Monday, November 29, 2010

Run-off by Internet

I am watching the run-off like expatriate Ivorians—on the Internet. The nationwide mood of calm determination I experienced at the end of October has evaporated. Bitter accusations were hurled between Alassane Ouattara and Laurent Gbagbo in the last days of the campaign. Each accused the other of instigating the violence that has plagued Ivory Coast. But just when it seemed the campaign was slipping irretrievably into the danger zone, the two candidates backed off. Thursday night, as we ate Thanksgiving Dinner here, Ouattara and Gbagbo participated in a ninety-minute debate on Ivorian national television moderated by a journalist. It was both polite and substantive. The face-to-face debate was a first for Ivory Coast and may well be a first for West Africa. Even from here, I could feel the national sigh of relief.

But perhaps it was too little too late.

On Saturday, the day before the run-off, violence broke out. And now, as night falls on Election Day in Ivory Coast, at least six people have died.

Today I called friends to ask them how their Election Day had gone. In the neighborhood of Abobo, where three youths were killed on Saturday when soldiers fired live bullets at demonstrators protesting the curfew, Adama’s son Chekoroba, a university student, said that he was anxious. He was unable to vote because he had registered in Korhogo, his hometown in the north, so he stayed home all day. “There are young men on both sides in this neighborhood with rocks and machetes,” he said. “It is very worrisome.” He called his younger brother, who was staying in another neighborhood of Abidjan, and told him not to go out.

Also in Abobo, Dofongyoh, a schoolteacher, said turnout was down at the polling place where she worked. She thought the curfew made people nervous and kept them home, even though it didn't start until ten p.m.

Pauline, a friend, professor, and Gbagbo supporter, said that when she went to vote in an upper class neighborhood of Abidjan, the turnout was considerably lower than the first time. She thought it was because voters feared for their security. But she also thought that many people who voted the first time were not really Ivorian and stayed home, afraid of being found out this time.

Another friend, Lanzini, was at a polling place in a neighborhood of Abidjan called Marcory when I called. He found the low turnout a bad omen for his candidate, Ado. Nor was he pleased about the curfew from ten p.m. Sunday night to six a.m. Monday morning. He felt it made the vote count less transparent, although the curfew does not apply to members of the Independent Electoral Commission, journalists, or election observers.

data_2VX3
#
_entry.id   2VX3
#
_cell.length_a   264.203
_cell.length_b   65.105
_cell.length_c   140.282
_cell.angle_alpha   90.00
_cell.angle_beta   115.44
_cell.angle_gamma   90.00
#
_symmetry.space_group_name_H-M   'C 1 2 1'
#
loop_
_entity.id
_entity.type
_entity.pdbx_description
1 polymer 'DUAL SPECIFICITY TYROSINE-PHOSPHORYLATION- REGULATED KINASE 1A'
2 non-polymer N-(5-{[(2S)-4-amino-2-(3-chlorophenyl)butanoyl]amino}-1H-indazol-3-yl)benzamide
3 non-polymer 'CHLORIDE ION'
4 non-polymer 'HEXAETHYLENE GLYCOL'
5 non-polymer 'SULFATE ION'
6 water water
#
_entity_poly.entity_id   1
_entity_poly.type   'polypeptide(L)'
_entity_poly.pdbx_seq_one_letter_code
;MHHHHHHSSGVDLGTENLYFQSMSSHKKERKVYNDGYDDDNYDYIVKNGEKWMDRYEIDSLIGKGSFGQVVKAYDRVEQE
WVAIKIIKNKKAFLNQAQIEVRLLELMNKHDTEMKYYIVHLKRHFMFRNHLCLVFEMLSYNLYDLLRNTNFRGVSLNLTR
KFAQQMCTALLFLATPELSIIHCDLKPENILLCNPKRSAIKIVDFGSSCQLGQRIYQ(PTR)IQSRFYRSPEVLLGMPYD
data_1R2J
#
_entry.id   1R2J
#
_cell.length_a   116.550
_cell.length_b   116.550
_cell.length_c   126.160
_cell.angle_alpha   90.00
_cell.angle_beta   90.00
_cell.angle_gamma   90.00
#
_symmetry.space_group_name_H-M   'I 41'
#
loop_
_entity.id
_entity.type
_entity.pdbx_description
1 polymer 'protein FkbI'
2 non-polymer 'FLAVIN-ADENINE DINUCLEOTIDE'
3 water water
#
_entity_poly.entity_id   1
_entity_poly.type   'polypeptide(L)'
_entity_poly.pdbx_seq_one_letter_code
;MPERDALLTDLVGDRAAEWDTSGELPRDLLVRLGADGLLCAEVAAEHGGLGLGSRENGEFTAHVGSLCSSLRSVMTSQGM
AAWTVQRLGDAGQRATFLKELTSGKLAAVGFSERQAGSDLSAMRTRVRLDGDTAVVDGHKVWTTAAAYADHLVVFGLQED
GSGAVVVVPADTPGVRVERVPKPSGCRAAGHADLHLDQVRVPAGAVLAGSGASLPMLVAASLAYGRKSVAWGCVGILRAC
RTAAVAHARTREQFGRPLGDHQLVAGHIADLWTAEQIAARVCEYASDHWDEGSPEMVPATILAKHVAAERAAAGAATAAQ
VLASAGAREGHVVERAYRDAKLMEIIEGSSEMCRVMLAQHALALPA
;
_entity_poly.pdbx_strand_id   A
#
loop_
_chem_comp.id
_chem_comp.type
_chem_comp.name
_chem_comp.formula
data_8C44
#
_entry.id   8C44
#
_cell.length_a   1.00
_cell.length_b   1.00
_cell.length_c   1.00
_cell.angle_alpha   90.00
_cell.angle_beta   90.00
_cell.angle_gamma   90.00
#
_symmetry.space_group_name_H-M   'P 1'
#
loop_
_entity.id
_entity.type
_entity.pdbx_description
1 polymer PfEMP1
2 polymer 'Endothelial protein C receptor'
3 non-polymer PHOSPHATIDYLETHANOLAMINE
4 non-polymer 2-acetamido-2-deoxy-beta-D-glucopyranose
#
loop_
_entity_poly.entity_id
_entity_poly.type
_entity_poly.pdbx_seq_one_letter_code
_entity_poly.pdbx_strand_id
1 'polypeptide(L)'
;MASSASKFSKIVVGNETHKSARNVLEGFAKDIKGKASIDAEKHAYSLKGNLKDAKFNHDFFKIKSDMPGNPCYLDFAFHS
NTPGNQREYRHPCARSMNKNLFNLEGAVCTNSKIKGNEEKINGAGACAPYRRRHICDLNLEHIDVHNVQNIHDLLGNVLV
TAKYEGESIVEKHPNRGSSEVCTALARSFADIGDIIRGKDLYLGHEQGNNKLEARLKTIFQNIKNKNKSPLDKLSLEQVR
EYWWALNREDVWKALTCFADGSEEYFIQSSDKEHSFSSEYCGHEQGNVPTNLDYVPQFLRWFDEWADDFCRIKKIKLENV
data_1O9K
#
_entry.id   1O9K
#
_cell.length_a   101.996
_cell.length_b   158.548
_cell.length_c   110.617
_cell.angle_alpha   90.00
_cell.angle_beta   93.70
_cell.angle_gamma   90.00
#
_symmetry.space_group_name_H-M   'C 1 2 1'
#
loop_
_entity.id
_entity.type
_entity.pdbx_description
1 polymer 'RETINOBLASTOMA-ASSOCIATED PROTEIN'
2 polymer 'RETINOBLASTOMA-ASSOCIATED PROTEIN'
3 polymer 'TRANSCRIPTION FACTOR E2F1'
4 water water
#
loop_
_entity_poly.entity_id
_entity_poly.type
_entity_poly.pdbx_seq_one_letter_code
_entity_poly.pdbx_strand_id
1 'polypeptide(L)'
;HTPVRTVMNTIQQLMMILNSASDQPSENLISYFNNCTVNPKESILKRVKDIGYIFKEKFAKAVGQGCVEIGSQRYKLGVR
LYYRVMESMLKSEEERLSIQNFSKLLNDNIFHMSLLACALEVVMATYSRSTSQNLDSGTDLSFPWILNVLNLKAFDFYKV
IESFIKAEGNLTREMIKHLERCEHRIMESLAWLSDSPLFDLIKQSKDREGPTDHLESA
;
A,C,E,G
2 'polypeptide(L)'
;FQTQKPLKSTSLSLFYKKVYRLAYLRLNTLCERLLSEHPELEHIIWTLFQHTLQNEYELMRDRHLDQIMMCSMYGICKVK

In Korhogo, my friend Fofana was upbeat. Out of 338 registered voters at his neighborhood polling place, 280 had voted. The turnout was almost as high as the first round, but the voting went more quickly. With only two choices rather than fourteen, voters quickly found their candidate on the ballot. He said his neighborhood was peaceful, but in another part of Korhogo, Gbagbo’s campaign manager had his car windows broken out. The rumors in Korhogo say that he was bribing youths to vote for Gbagbo and trying to vote in more than one polling place. (This second accusation seems unlikely for someone so well known.)

On the national news, the spokesman for the LMP (La Majorité Presidentielle--Gbagbo's party) decried this event and listed others perpetrated by members of the New Forces against Gbagbo supporters. He asked to have the vote in the northern zone annulled. No spokesperson for the RHDP or the New Forces appeared on the news program to respond. No explanation for this one-sided coverage was given by the anchor.

Now comes the risky part--the announcement of the winner and the loser. Will the loser accept the results as both candidates have promised to do?

Thursday, November 4, 2010

RUN-OFF: Gbagbo-Ouattara

November 4, 2010 1:10 am

Just after midnight, the head of the Independent Electoral Commission (CEI), Youssouf Bakayoko, finally announced what everyone here had figured out themselves by piecing together the numbers. The run-off will be between outgoing President Laurent Gbagbo of the FPI Party and opposition candidate Alassane Ouattara of the RDR Party.

Gbagbo came in first with 38.3% of the vote. Ouattara was second with 33.08%. Former president Bedié received 25.24% of the votes cast. Bedié's PDCI, the former single party in the country, made a statement questioning the results and asking for a recount.

Voters here in Korhogo, in the northern part of the country, were intensely disappointed today as 80% support Ouattara. They had hoped that the rest of the country would follow their lead and that Ouattara, whom everyone calls Ado, would win in the first round.

Ivorians were worn out with waiting. Many sat listlessly Wednesday, unable to concentrate on anything but why the results were taking so long. Even the favorite Ivorian pastime of sharing conspiracy theories and rumors lost its lustre. Anxious observers criticized the slow announcement and urged the CEI to get moving.